I watched Gummo the other night, and wound up reading voraciously about the movie afterwards, as is usually the case. Well, as voraciously as you can within half an hour, at least.

One thing I read was how Vernor Herzog had taken a delightful creative blow to his head when he saw the bacon taped to the wall in the bathtub scene.

This I missed. Completely. And I felt somewhat like an ass for having done so.

Bathroom Break

Bush asking Condoleezza Rice for permission to go to the bathroom during a Security Council Meeting at the UN in 2005.

Photo by Reuters/Rick Wilking from an interesting collection/article at The New York Times

Tuesday, January 27, 2009

Long Lost Mexican Suitcases

I don't really know what I would use one of these suitcase-boxes for, but every time I pass by a store that has one I feel like acquiring it to hold and to have.

I think it might be the meticulous arrangement of things that it invites to. The neat categorizing of equally neat little things. It's sort of like a jewelry or treasure box for grown-ups. And for some reason, the whole idea of guarding something is so appealing. Regardless of the extent to which that thing's value is utterly made up. Perhaps it's the process of safeguarding something, and fetischizing it, rather than the object itself that is the thing or process I covet.

And perhaps for that reason I still haven't bought any of those suitcase-boxes. Perhaps because it comes empty. Because it's being sold. Like a real treasure it's something you should happen upon in an old attic, like the Robert Capa Cachet of long lost negatives. The Mexican suitcase.

Love Truck

Monday, January 26, 2009

Loft Party. Turned Hangover. Turned WTF.

Oi oi oi, whoever came up with the idea that the physiological effects of drinking should succeed rather than precede the actual partying sure was a strategist at heart. Because really, if someone said to you: "Listen you can go have the merriest of times but you have to suffer from headache and nausea for a good 12 to 24 hours before you go" - then really, how much partying would then take place in this world? Not much I suspect.

I think it's pretty widely known that I can't hold my liquor. Well, I can hold it, I just can hold much of it. And especially, as it is currently the case, when I haven't engaged in much late night partying for a long time, then I'm just out of shape, pure and simple.

But all that I happily ignored on Saturday evening when I went to Maria's "Farewell for now bash", and drank with all the other Danes as if I had been doing nothing else since high school.

And it was such a good party. One of those where you have memories of lying down on the floor doing push ups for no apparent reason at all, and where you take it upon yourself to declare to all of those people you like, that you like them, if in fact, you don't downright love them. One of those where you are the last one to leave, and you wake up the next morning wondering a) Did I really undress those other guests from their overcoats when they made an attempt to leave? and b) How did I get home at all?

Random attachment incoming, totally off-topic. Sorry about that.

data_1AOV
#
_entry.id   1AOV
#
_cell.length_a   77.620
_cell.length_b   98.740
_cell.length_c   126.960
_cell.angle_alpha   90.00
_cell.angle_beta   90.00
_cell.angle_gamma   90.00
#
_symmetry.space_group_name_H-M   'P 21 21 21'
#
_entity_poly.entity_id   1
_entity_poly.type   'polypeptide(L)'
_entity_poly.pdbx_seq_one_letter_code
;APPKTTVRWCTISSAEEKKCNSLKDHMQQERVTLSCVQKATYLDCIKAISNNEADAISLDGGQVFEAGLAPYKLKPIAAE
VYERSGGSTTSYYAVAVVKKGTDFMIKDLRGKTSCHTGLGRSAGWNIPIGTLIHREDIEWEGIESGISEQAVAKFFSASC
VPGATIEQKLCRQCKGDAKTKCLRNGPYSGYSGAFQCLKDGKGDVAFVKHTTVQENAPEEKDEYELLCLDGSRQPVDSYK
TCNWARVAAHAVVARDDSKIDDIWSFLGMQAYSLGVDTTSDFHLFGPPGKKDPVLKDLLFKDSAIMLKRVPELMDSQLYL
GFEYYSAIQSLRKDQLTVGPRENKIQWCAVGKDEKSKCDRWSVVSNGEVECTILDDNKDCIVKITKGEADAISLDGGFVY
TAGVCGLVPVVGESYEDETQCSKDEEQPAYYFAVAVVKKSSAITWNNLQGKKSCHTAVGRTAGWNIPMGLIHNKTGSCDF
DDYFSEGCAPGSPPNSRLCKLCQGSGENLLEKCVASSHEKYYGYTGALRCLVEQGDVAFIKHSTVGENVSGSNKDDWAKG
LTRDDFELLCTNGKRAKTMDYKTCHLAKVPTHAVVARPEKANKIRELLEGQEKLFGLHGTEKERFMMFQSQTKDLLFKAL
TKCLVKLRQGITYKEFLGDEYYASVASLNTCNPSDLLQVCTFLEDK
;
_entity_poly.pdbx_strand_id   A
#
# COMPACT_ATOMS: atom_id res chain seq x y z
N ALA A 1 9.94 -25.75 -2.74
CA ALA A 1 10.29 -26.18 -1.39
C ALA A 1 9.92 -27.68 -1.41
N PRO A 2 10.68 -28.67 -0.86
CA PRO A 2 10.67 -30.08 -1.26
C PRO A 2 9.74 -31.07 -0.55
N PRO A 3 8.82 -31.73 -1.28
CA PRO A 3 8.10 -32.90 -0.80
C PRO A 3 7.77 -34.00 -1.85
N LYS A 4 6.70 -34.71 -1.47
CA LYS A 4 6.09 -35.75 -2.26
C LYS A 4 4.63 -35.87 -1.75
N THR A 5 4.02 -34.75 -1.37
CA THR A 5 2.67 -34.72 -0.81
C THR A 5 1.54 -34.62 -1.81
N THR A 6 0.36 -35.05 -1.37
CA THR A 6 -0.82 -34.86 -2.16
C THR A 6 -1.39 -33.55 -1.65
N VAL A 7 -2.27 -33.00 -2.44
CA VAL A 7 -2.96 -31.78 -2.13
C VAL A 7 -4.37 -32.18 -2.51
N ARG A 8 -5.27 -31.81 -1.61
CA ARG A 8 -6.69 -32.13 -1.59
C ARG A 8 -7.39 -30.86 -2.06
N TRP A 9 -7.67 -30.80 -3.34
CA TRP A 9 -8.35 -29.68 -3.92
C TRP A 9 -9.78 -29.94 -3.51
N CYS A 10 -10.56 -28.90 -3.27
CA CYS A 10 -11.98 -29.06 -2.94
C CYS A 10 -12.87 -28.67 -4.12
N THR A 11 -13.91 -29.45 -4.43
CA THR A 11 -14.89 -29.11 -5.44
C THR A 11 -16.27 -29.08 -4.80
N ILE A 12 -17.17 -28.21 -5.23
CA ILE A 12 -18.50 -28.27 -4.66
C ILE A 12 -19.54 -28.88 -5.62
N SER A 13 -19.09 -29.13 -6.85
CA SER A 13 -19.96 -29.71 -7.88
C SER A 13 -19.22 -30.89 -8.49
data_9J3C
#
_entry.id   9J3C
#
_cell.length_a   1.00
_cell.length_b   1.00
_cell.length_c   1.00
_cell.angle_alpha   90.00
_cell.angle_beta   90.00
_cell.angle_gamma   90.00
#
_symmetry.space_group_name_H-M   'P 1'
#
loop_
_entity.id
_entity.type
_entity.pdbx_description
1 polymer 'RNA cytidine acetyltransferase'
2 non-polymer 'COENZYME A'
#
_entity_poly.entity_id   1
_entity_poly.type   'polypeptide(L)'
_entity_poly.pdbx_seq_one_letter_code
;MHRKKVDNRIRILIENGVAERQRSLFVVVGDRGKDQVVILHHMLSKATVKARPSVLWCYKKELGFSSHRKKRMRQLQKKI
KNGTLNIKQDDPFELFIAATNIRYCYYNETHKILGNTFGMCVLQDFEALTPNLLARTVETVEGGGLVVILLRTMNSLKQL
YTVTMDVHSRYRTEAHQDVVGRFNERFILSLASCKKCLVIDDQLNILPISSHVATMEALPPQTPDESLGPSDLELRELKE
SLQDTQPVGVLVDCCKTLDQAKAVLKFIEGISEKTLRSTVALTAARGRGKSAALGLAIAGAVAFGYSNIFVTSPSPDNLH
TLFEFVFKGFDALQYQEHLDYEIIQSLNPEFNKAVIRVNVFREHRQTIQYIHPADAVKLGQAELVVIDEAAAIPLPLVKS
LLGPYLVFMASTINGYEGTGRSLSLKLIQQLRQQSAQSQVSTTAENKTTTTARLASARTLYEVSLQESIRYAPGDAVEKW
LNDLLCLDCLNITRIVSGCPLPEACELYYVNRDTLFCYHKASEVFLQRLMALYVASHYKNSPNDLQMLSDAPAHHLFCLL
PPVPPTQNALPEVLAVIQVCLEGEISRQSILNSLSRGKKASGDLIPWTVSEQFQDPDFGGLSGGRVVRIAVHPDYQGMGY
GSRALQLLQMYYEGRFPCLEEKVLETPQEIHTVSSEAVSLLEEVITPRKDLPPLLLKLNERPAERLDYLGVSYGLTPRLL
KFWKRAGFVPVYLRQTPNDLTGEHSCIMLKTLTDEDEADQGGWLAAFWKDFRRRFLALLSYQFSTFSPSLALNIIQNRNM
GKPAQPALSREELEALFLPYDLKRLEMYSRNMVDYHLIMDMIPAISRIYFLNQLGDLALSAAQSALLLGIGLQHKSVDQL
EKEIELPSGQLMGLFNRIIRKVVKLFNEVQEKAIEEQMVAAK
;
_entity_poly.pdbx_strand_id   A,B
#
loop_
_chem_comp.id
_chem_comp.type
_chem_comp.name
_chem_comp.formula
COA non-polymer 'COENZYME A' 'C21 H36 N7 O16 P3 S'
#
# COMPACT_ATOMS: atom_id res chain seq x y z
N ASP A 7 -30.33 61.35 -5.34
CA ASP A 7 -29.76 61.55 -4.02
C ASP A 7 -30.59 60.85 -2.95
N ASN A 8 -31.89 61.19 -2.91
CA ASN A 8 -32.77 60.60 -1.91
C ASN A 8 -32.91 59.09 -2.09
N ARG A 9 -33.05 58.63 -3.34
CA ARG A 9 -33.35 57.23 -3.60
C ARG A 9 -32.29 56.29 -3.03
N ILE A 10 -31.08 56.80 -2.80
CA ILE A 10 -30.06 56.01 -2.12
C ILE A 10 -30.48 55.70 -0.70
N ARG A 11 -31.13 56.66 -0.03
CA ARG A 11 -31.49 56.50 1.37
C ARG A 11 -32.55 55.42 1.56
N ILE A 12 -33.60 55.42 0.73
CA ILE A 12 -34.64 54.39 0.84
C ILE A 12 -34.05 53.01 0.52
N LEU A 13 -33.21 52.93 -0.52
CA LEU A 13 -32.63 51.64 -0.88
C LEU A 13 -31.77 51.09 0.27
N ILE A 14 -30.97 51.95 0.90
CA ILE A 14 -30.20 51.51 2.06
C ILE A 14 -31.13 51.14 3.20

Good fun, but jeez have I had to pay for it. We're talking nausea, dizziness, headache, hypersalivation, tremor, stomach ache and a good portion of anxiety and uneasiness thrown in. And it just never eased off. I've been bedridden for something like 36 hours, and it's not until now that I am starting to feel alive again and have regained my appetite. Which is why I suspect my hangover may have evolved into a "What the Fuck Bug". You know, one of those suckers that just come out of nowhere and seem to serve no purpose but remind you that nausea is one of the most debilitating sensations ever. Especially if you suffer from emetophobia, fear of throwing up, as I do. Cause then you can concentrate on nothing but not throwing up. Which, let's face it, is not very productive at all.

But I'm good now, back to life as we know it, only my arms are a little sore from the push ups. Apparently I sat on the back of poor Flemming while he did his, so he's been feeling even worse. At least that helps.

Saturday, January 24, 2009

Obama's People

The New York Times Magazine on Sunday had a most stunning series of photographs of Obama's People taken by Nadav Kander. I really like what a diverse crowd they are, so peculiar looking in each their own way.

I think my favorite is White House Chief of Staff Rahm Emanuel (below). I watched a roast of him on C-span a couple of months ago, from a 2005 fundraising event, and I was completely smitten with all the stories and jokes about him, that alluded to his "bad boy in Washington with the heart in the right place" persona.